If you “do business” in other states, you need to file for foreign registration in those states that tells the state that you’re doing business there. So the question is, “How do I know if I’m doing business in another state?” What does “doing business” mean?
The easiest example is if you’re physically located in a state but you filed your LLC, corporation, or nonprofit in another state (think: Delaware in particular) for tax or other reasons. If that’s the case, you need to file for foreign registration in your home state that you’re physically located in.
There are other times when you might or might not be doing business in other states. It’s usually based on the types of transactions you have with someone in that other state. Are they “INTRAstate” or “INTERstate” transactions?
INTRAstate VS INTERstate Transactions
Generally, Intrastate Transactions will require foreign registration, while Interstate Transactions do not.
INTRAstate transactions are those conducted within one state’s borders. For example, if your company expands and opens a warehouse in another state, and will sell products from that location to people in or outside that state, you will need to file for foreign registration.
INTERstate transactions are those conducted across state borders. If your company is located in your home state, and you have transactions (sell products, services) in other states, you will most likely not be required to file for foreign registration. Amazon used to be the perfect example of this. They had warehouses in only a few states and when they sold goods to customers in states that didn’t have those warehouses, they could argue they weren’t doing business in those states.
Here are some other important scenarios when filing for foreign registration may be necessary:
If you have employees or a physical address in a state, you should probably register.
For example, you have a physical presence if you have an office located in another state where your employees go to work or meet with clients, a store where people shop, a warehouse where goods are stored, or a restaurant where people eat.
If your company conducts a substantial amount of business in another state.
The definition of “substantial amount” is still being interpreted even at the Supreme Court level. If you have a physical presence, you probably are conducting a substantial amount of business.
On the other hand, if you run an online business with out-of-state clients that you don’t meet with in other states, you don’t conduct enough business to the point where you need to file for foreign registration.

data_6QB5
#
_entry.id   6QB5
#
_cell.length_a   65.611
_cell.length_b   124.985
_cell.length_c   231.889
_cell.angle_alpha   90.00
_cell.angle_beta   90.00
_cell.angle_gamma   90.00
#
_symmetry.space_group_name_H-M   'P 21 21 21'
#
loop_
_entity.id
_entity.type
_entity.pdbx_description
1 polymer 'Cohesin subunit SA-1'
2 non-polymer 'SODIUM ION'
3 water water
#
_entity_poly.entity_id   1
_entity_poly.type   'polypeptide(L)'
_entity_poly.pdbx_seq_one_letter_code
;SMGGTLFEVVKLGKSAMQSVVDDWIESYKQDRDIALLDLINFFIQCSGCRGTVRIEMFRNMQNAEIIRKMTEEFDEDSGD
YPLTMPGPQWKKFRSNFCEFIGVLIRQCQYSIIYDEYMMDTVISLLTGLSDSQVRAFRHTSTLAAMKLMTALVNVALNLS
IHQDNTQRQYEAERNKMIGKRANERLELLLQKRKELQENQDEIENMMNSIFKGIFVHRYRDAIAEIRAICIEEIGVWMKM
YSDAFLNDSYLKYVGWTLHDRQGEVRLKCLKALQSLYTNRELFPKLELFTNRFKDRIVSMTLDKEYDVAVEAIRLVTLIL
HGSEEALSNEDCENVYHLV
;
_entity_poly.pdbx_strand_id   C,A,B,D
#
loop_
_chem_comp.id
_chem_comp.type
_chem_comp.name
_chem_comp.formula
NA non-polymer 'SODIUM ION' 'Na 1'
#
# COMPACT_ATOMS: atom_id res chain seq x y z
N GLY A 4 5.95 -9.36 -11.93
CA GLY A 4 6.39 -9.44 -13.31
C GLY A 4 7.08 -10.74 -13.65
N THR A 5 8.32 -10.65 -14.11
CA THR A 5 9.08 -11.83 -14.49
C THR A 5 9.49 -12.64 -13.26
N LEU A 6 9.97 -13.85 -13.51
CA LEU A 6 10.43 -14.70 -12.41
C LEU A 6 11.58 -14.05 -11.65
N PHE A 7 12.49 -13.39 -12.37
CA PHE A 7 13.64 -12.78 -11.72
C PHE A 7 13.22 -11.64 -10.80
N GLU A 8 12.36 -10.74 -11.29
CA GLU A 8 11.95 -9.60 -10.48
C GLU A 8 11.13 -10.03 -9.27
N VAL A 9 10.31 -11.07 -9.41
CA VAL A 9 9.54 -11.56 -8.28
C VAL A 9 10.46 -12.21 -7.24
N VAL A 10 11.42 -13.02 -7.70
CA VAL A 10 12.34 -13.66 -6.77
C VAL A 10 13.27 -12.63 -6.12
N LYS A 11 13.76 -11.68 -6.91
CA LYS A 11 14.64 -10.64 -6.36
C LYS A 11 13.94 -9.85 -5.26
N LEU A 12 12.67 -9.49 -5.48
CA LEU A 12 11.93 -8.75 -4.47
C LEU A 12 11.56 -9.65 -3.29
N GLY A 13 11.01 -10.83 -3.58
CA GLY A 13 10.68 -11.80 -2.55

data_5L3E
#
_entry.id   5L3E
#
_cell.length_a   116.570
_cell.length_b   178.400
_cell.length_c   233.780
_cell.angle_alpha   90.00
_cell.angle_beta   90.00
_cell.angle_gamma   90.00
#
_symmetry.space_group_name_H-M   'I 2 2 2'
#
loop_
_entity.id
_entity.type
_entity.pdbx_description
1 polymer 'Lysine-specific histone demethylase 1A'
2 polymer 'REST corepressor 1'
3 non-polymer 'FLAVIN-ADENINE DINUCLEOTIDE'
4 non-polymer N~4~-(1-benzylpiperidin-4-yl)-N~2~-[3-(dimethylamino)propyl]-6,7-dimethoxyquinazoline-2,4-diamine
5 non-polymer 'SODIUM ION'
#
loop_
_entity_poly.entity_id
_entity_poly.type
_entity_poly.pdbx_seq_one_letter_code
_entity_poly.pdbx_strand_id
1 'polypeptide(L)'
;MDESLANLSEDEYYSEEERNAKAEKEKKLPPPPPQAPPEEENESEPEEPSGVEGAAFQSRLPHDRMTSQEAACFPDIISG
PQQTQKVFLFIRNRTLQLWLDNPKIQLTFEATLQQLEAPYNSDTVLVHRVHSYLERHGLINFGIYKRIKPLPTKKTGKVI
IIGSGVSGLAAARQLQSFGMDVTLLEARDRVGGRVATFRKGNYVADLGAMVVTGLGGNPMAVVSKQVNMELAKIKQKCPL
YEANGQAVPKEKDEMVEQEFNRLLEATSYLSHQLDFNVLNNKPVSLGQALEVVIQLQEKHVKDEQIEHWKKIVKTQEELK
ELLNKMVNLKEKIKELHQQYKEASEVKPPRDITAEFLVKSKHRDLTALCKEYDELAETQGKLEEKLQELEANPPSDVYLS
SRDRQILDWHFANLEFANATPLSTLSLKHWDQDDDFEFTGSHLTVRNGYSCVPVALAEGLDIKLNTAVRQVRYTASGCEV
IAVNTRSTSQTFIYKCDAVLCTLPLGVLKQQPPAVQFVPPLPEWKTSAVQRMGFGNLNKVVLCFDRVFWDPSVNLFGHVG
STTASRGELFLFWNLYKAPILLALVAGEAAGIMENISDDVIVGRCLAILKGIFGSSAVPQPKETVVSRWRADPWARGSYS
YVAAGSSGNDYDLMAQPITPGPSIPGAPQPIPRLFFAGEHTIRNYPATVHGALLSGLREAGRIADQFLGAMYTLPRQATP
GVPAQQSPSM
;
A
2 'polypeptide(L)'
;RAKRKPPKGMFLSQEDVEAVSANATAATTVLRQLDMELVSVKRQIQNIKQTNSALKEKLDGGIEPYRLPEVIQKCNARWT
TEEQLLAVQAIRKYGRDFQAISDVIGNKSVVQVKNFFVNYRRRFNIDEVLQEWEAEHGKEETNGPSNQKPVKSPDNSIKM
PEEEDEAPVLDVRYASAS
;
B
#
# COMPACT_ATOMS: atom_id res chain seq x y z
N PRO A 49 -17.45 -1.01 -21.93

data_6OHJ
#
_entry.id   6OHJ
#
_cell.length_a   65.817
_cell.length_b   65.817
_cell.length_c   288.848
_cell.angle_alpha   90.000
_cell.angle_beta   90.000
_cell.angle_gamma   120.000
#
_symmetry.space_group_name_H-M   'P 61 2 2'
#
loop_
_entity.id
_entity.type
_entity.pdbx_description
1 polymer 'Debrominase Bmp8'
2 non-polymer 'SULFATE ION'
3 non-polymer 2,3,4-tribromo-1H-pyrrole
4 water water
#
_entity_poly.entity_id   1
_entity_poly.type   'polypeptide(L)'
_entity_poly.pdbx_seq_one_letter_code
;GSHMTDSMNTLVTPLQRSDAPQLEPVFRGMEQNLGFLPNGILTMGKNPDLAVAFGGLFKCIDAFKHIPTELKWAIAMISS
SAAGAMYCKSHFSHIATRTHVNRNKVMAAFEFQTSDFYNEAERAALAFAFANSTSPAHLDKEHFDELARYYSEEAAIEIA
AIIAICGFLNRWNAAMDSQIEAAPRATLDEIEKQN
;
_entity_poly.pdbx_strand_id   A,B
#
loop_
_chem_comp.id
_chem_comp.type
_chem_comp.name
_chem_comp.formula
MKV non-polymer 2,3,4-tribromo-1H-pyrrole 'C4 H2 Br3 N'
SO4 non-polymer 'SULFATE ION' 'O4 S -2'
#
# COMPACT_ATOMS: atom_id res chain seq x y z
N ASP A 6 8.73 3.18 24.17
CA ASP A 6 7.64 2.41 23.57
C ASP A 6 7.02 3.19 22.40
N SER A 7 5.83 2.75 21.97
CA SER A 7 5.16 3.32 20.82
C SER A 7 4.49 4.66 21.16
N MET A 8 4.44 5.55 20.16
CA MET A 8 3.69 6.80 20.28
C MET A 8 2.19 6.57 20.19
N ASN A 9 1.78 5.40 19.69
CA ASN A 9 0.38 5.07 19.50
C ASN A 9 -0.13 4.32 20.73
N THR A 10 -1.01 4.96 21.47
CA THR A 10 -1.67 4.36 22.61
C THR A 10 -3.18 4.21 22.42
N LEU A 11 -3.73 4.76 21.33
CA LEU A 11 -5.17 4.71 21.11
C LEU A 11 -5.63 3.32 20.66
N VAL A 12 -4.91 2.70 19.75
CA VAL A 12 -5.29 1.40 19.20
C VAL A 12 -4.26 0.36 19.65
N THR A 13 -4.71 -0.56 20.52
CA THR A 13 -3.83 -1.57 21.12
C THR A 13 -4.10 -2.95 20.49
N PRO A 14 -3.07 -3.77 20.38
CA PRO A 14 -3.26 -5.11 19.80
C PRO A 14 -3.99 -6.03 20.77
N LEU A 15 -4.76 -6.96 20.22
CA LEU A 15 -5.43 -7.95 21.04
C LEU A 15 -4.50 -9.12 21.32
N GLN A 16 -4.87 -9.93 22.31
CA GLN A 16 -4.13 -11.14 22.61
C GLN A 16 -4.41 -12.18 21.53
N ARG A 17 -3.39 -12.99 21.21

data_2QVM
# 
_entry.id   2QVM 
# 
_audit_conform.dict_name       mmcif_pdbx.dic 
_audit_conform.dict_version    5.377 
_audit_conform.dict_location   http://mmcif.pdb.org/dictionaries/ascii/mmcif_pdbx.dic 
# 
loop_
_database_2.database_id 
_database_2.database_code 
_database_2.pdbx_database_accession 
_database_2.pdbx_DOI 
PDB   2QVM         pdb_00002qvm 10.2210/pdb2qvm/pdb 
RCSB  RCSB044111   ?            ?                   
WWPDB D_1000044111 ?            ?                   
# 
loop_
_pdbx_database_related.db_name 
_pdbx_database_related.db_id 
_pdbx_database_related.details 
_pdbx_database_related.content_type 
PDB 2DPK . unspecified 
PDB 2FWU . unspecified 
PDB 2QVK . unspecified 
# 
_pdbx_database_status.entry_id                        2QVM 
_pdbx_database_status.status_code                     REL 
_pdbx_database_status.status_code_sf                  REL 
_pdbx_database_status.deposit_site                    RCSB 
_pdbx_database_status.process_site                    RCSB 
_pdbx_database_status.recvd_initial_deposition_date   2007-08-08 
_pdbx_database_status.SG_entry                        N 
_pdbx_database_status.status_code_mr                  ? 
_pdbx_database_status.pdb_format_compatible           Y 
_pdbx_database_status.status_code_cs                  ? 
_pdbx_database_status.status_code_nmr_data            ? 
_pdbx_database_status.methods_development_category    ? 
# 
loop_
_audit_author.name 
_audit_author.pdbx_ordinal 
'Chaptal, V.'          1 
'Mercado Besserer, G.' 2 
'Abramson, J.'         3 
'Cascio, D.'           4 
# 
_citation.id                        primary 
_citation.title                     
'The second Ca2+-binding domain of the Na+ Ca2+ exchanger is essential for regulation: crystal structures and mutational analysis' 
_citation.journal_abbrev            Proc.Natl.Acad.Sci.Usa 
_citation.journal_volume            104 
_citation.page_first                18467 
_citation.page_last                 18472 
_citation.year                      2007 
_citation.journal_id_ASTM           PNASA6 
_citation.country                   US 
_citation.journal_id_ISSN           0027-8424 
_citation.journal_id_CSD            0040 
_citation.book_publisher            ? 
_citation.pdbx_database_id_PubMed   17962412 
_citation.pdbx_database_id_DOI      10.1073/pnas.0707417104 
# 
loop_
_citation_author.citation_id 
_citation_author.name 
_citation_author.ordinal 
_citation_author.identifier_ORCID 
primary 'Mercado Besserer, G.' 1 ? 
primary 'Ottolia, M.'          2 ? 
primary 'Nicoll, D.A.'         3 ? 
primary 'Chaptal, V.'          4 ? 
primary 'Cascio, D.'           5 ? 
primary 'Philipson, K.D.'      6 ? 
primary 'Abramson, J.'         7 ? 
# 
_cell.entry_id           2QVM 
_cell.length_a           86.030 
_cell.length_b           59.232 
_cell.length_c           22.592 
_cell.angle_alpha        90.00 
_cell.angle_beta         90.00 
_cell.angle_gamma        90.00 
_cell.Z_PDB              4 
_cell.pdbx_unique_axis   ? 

If a shareholder in another state conducts business within that state.
If your business partner or active shareholder in your business lives in another state, meets with clients in that state, stores business goods, has business real estate, or is otherwise running a part of your business from another state, you need to register in that state.
Activities that Don’t Require Filing
States vary, so it’s important to check state requirements (search for “foreign registration requirements in [state name]”), but here are some scenarios that generally do not require filing for foreign registration:
Scenario 1: Maintaining, defending, or settling a lawsuit. Just because you are sued or sue someone in another state does not mean you need to register there.
Scenario 2: Holding board of director or shareholder meetings in another state. You can hold your meetings out-of-state without needing to register.
Scenario 3: Borrowing money or acquiring mortgages from someone in that state. A new loan from an out-of-state lender doesn’t require registration
Scenario 4: Conducting non-repeated transactions completed within 30 days. Courts consider this an “isolated transaction.” Some states have a longer time limit than 30 days (Maryland for example does not have any time limit). To be safe, if your transaction takes more than 30 days from start to finish, just check the time limit for the state the transaction is taking place in.
The time limit can start as early as when the client engages your business and end as late as when the final payment is made. It will vary depending on the state. If the client is expected to pay you over time (think 3 easy payments of $19.99 over 3 months) then you should consider registering. If the sales contract calls for multiple deliveries or multiple payments over more than one month, you should register.
Scenario 5: Profiting from online transactions with out-of-state clients. Having clients in a foreign state who use your online services or order your products online, by itself, is not enough to require you to register in those clients’ home states.